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Jesse Mangerson  Waterhouse Gallery
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A Tree in Starlight
21 x 12 Oil
SOLD

Artist Statement

An indication of time is at the core of my work.

Be it a fleeting moment in the delicate last seconds of a day, an indication of a season, or the repeated dream of existing in a far gone era. Time weaves through everything that I paint.

The elegant structures that catch the light in my work exist in the moments that have emerged from an intentional open-eyed search for the sublime. These forms may present significance to each of us individually. Some emotionally connect based on their time spent, some observe and comment on technique as it can be that simple, and others immediately discount realism, piling the need for a deep cerebral context over any chance of a simple emotive response to one painters idea of beauty. For those who seek a deep eccentric and cerebral confusion, consider checking under the driver side fender… trust me, it’s in there.

…Or consider a simple attraction to the vintage VW bug that is as overt as the feminine curves of the vehicle itself. As a figure based subject matter, this car carries significance with many. The memories of a large portion of a generation living life before the tech boom fall somewhere within Ferdinand Porsche's nearly perfect design. A contemporary presence of this almost century old icon highlights our modern collective loss of elegance in design for

objects used by the masses. Of course there have been other vehicles that have had just as interesting and elegant curves or have had sleek statements of pure muscle, yet did not function as the utilitarian coach for the masses that the bug became in its repetition through decades. Because of pure volume in production based on public demand, this character of a the vintage iteration of this car sustains a modern day presence that has the ability to remind us of who we once were as a whole, in a time that will never be repeated.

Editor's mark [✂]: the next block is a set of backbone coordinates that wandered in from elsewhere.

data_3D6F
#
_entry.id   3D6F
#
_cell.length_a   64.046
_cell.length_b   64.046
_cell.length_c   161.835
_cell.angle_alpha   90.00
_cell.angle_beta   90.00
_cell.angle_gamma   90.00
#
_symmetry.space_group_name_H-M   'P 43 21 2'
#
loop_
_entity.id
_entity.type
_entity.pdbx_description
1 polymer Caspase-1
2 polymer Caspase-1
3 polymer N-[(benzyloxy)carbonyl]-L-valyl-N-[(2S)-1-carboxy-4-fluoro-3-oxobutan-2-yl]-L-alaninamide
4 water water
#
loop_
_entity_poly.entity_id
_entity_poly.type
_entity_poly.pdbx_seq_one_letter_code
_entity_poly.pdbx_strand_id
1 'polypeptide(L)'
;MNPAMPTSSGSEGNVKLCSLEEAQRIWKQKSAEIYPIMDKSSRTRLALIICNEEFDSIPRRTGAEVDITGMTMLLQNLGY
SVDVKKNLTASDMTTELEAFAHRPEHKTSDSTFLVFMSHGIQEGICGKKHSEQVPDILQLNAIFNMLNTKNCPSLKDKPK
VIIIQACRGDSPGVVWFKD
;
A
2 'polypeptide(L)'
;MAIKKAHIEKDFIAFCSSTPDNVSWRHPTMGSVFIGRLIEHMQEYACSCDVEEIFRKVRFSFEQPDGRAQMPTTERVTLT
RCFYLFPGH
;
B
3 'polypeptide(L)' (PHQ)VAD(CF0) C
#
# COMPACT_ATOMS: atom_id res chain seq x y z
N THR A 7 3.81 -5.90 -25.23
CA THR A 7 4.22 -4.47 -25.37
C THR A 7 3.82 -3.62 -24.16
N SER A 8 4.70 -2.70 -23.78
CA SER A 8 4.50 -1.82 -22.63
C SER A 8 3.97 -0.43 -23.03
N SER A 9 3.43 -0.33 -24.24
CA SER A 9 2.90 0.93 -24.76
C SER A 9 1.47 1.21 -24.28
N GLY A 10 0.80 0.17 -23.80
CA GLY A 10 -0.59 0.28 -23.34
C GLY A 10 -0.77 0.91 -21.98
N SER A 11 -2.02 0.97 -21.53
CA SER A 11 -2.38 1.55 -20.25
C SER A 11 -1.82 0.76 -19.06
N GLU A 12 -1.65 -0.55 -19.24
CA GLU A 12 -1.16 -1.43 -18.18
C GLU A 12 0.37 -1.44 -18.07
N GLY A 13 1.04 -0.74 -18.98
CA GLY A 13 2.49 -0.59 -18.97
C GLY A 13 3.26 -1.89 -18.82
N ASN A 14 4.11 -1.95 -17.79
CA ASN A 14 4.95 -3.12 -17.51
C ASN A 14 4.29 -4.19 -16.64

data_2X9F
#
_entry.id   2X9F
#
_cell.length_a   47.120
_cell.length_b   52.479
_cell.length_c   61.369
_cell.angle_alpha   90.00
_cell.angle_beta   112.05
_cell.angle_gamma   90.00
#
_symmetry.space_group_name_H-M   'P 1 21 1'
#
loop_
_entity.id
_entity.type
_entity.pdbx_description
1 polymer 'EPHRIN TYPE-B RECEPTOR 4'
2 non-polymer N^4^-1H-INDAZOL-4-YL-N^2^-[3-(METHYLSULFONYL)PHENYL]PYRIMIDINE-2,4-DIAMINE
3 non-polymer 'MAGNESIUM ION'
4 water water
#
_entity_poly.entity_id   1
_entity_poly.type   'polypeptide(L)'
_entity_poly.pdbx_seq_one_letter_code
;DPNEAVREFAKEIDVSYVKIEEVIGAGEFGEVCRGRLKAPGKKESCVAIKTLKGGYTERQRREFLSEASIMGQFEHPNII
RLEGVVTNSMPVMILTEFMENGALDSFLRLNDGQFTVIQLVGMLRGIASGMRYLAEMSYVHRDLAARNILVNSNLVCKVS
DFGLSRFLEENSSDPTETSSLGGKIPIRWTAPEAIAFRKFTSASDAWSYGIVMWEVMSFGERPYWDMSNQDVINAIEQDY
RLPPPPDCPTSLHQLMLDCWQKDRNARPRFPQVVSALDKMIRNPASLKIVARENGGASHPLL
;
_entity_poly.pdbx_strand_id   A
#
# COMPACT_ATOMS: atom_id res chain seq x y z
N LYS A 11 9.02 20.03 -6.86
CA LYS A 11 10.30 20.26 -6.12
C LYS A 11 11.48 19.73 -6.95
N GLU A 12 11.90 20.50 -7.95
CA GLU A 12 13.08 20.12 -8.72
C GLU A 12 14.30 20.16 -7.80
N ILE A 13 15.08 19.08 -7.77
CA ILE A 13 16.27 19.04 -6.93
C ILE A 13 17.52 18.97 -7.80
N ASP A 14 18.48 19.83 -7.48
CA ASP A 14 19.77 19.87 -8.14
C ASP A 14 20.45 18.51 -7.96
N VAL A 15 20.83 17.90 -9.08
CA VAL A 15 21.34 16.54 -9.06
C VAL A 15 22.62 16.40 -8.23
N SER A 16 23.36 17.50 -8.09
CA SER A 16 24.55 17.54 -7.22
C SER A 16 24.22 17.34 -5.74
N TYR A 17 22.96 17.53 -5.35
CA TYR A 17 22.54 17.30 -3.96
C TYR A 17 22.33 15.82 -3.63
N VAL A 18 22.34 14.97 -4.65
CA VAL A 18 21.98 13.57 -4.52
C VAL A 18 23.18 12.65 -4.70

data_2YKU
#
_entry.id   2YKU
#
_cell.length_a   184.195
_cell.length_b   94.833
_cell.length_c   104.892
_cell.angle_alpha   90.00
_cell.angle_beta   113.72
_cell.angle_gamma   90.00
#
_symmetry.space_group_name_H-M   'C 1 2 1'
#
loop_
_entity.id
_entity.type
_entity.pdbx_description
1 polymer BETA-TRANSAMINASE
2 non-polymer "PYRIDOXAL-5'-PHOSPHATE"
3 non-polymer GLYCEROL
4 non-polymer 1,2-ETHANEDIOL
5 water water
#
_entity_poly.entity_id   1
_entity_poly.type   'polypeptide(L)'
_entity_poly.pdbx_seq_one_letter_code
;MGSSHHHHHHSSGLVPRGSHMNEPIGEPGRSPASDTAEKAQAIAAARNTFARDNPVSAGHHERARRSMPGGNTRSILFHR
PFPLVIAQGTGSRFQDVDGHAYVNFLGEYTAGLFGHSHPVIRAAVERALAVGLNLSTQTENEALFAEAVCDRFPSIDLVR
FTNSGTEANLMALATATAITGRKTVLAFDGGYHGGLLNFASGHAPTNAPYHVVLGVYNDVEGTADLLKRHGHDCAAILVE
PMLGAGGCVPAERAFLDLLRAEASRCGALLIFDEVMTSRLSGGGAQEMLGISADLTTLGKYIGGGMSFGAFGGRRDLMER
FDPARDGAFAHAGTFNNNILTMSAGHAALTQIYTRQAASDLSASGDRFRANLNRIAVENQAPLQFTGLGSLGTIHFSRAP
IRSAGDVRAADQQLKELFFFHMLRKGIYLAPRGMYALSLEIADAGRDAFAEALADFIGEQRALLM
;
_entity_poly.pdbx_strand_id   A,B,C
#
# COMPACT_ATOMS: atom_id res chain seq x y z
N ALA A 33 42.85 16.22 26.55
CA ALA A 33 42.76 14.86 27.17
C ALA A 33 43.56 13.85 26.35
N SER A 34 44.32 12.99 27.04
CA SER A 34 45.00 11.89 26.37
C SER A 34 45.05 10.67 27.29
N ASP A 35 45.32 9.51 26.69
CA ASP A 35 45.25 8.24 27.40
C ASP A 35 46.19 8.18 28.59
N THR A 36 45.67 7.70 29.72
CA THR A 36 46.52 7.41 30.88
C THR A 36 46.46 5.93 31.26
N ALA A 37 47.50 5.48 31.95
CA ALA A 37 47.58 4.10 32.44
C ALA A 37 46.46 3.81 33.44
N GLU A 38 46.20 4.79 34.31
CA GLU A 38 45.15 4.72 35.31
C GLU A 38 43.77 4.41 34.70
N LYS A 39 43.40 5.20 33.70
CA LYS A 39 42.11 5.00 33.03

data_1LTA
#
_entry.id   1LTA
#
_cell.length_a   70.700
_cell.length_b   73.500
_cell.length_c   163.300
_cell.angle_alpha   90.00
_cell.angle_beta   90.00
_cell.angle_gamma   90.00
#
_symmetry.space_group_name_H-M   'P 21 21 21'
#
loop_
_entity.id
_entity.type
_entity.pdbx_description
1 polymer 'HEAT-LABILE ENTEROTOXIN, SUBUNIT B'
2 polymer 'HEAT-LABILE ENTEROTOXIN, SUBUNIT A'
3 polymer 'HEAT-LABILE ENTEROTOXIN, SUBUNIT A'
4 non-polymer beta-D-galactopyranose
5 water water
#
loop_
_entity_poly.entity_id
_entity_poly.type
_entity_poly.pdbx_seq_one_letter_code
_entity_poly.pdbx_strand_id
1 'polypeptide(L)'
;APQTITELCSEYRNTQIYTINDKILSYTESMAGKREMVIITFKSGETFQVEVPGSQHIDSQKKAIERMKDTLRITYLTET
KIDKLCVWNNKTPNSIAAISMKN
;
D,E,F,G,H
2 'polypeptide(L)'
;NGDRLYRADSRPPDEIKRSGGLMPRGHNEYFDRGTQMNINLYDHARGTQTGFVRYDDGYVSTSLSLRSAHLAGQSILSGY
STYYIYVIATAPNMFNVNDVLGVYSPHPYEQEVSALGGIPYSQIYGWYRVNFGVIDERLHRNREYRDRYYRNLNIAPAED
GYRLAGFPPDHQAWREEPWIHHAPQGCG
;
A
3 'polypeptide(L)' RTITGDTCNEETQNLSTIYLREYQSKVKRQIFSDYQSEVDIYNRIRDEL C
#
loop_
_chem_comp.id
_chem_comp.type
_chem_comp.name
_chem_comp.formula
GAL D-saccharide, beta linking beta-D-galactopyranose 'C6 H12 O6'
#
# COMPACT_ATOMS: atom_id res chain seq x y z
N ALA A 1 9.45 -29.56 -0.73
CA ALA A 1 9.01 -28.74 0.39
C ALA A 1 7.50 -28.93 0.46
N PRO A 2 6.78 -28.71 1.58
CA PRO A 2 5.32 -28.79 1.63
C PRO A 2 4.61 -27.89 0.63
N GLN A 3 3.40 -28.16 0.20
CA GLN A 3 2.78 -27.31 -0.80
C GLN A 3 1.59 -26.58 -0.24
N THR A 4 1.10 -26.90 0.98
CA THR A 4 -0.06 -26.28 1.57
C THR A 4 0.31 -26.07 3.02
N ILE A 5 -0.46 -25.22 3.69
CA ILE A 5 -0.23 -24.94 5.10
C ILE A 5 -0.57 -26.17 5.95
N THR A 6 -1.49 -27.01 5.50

I discovered the truth of this character in a city that is an icon in its own right and, ironically enough, is our modern mecca for technological advancements. The visual relationship of the two entities, for me, resonates with a time that predates me by a decade. I find that there is something very romantic about periods of time that have preceded us. I am not a history buff and one could argue that, the time referenced was no different than now, with social struggles, political stalemates waiting to be repeated half a century later, and technical progress that the mainstream minds of the day have considered to be spectacular and will revolutionize the way we live. Yet I cannot help but feel that there is something I missed that happened before I got here. It is the type of experience that cannot be written in one man’s cannon of history but rather can only be experienced first hand. You might then say that this is all an exploration to justify my place in time… and it is.

My current painted exploration of the varying landscape of the state of Wisconsin has allowed me to sever the need to be in a place where I no longer exist and for that matter in a time that, in theory, I never had the opportunity to grace. In a way the plein air practice has brought me into my current existence without the distraction or the desire to be anywhere but now.

An indication of time is at the core of my work.

Yet as moments pass, I have found that the most significant place in time is the one that is sitting right in front of me.

 


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